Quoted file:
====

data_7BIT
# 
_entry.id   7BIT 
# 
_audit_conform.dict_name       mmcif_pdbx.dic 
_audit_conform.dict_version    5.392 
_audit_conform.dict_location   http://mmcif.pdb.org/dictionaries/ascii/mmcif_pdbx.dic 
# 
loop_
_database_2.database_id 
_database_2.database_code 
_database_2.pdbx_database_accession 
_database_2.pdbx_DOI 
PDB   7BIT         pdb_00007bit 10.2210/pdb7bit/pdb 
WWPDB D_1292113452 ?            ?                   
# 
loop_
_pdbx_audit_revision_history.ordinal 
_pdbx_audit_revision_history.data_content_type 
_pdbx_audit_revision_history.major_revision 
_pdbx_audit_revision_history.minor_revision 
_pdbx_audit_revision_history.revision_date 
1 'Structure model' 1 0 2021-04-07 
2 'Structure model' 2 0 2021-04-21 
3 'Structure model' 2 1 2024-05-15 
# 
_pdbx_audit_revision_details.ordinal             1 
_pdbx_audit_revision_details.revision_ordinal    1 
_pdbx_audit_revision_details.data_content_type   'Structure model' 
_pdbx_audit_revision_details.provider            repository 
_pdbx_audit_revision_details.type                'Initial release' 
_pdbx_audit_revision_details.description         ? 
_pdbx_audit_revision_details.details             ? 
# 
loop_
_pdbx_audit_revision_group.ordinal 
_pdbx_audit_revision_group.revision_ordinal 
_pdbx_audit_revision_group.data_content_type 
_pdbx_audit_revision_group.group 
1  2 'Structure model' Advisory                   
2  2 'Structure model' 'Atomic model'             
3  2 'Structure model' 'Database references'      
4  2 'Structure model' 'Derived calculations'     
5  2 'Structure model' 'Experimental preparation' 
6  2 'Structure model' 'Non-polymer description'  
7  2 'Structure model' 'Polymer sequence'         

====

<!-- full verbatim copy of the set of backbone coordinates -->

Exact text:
data_7BIT
# 
_entry.id   7BIT 
# 
_audit_conform.dict_name       mmcif_pdbx.dic 
_audit_conform.dict_version    5.392 
_audit_conform.dict_location   http://mmcif.pdb.org/dictionaries/ascii/mmcif_pdbx.dic 
# 
loop_
_database_2.database_id 
_database_2.database_code 
_database_2.pdbx_database_accession 
_database_2.pdbx_DOI 
PDB   7BIT         pdb_00007bit 10.2210/pdb7bit/pdb 
WWPDB D_1292113452 ?            ?                   
# 
loop_
_pdbx_audit_revision_history.ordinal 
_pdbx_audit_revision_history.data_content_type 
_pdbx_audit_revision_history.major_revision 
_pdbx_audit_revision_history.minor_revision 
_pdbx_audit_revision_history.revision_date 
1 'Structure model' 1 0 2021-04-07 
2 'Structure model' 2 0 2021-04-21 
3 'Structure model' 2 1 2024-05-15 
# 
_pdbx_audit_revision_details.ordinal             1 
_pdbx_audit_revision_details.revision_ordinal    1 
_pdbx_audit_revision_details.data_content_type   'Structure model' 
_pdbx_audit_revision_details.provider            repository 
_pdbx_audit_revision_details.type                'Initial release' 
_pdbx_audit_revision_details.description         ? 
_pdbx_audit_revision_details.details             ? 
# 
loop_
_pdbx_audit_revision_group.ordinal 
_pdbx_audit_revision_group.revision_ordinal 
_pdbx_audit_revision_group.data_content_type 
_pdbx_audit_revision_group.group 
1  2 'Structure model' Advisory                   
2  2 'Structure model' 'Atomic model'             
3  2 'Structure model' 'Database references'      
4  2 'Structure model' 'Derived calculations'     
5  2 'Structure model' 'Experimental preparation' 
6  2 'Structure model' 'Non-polymer description'  
7  2 'Structure model' 'Polymer sequence'         